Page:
The United Nations Convention on the Rights of Persons with Disabilities (CRPD) obligates State Parties to ensure full and equal access to the web for persons with disabilities. However, copyright law and policy sometimes poses challenges to realizing full and equal access to the web for persons with varying physical, mental, and cognitive disabilities. Recent developments in international law and policy that promote the use of technological protection measures (TPM) as a means for protecting copyrighted digital content on the web create barriers to accessibility for certain individuals with disabilities. This article uses theories of multilevel governance and social regulation to explore the relationship among laws and policies that aim to ensure web accessibility, and laws and policies to preserve and promote the use of TPM. It employs a case study of U.S. law and policy to examine how different levels of governance have ensured and supported the rights of persons with cognitive disabilities and web content publishers. This article argues that the Marrakesh Treaty acts as a bridge between the copyright and human rights regimes, can promote the meaningful participation of persons with an array of cognitive and other disabilities in the design and implementation of national and international copyright laws and policies, and thus fosters harmonization of TPM with the principles of web accessibility.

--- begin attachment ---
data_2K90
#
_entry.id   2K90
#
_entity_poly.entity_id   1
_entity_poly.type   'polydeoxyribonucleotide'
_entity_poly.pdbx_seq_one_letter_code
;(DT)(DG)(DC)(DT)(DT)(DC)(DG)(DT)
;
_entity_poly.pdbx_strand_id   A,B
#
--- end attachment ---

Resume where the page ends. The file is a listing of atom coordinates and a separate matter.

- Disability rights
- Marrakesh treaty
- Technology protection measures
- Web accessibility
ASJC Scopus subject areas
- Social Sciences (miscellaneous)